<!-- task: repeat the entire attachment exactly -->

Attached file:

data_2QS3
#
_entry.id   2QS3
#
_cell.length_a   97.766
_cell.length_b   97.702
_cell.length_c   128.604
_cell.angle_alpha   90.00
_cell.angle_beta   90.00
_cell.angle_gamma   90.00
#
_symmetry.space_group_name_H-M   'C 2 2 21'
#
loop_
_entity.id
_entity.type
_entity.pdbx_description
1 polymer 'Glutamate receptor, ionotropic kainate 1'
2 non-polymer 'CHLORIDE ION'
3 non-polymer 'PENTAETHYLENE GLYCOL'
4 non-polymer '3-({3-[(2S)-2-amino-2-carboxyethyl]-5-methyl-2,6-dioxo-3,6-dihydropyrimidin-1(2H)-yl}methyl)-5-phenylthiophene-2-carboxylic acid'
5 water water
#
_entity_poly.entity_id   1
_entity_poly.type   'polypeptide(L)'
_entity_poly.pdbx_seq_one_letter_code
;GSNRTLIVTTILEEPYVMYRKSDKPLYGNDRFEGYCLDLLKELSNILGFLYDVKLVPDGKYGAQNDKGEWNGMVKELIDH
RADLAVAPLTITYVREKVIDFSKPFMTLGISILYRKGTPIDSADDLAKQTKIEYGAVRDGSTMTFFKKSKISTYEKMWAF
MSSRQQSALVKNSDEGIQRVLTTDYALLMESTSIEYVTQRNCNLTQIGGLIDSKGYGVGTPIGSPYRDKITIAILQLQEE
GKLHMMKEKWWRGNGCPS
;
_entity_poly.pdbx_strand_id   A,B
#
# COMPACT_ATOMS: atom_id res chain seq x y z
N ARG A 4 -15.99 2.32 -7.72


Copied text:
data_2QS3
#
_entry.id   2QS3
#
_cell.length_a   97.766
_cell.length_b   97.702
_cell.length_c   128.604
_cell.angle_alpha   90.00
_cell.angle_beta   90.00
_cell.angle_gamma   90.00
#
_symmetry.space_group_name_H-M   'C 2 2 21'
#
loop_
_entity.id
_entity.type
_entity.pdbx_description
1 polymer 'Glutamate receptor, ionotropic kainate 1'
2 non-polymer 'CHLORIDE ION'
3 non-polymer 'PENTAETHYLENE GLYCOL'
4 non-polymer '3-({3-[(2S)-2-amino-2-carboxyethyl]-5-methyl-2,6-dioxo-3,6-dihydropyrimidin-1(2H)-yl}methyl)-5-phenylthiophene-2-carboxylic acid'
5 water water
#
_entity_poly.entity_id   1
_entity_poly.type   'polypeptide(L)'
_entity_poly.pdbx_seq_one_letter_code
;GSNRTLIVTTILEEPYVMYRKSDKPLYGNDRFEGYCLDLLKELSNILGFLYDVKLVPDGKYGAQNDKGEWNGMVKELIDH
RADLAVAPLTITYVREKVIDFSKPFMTLGISILYRKGTPIDSADDLAKQTKIEYGAVRDGSTMTFFKKSKISTYEKMWAF
MSSRQQSALVKNSDEGIQRVLTTDYALLMESTSIEYVTQRNCNLTQIGGLIDSKGYGVGTPIGSPYRDKITIAILQLQEE
GKLHMMKEKWWRGNGCPS
;
_entity_poly.pdbx_strand_id   A,B
#
# COMPACT_ATOMS: atom_id res chain seq x y z
N ARG A 4 -15.99 2.32 -7.72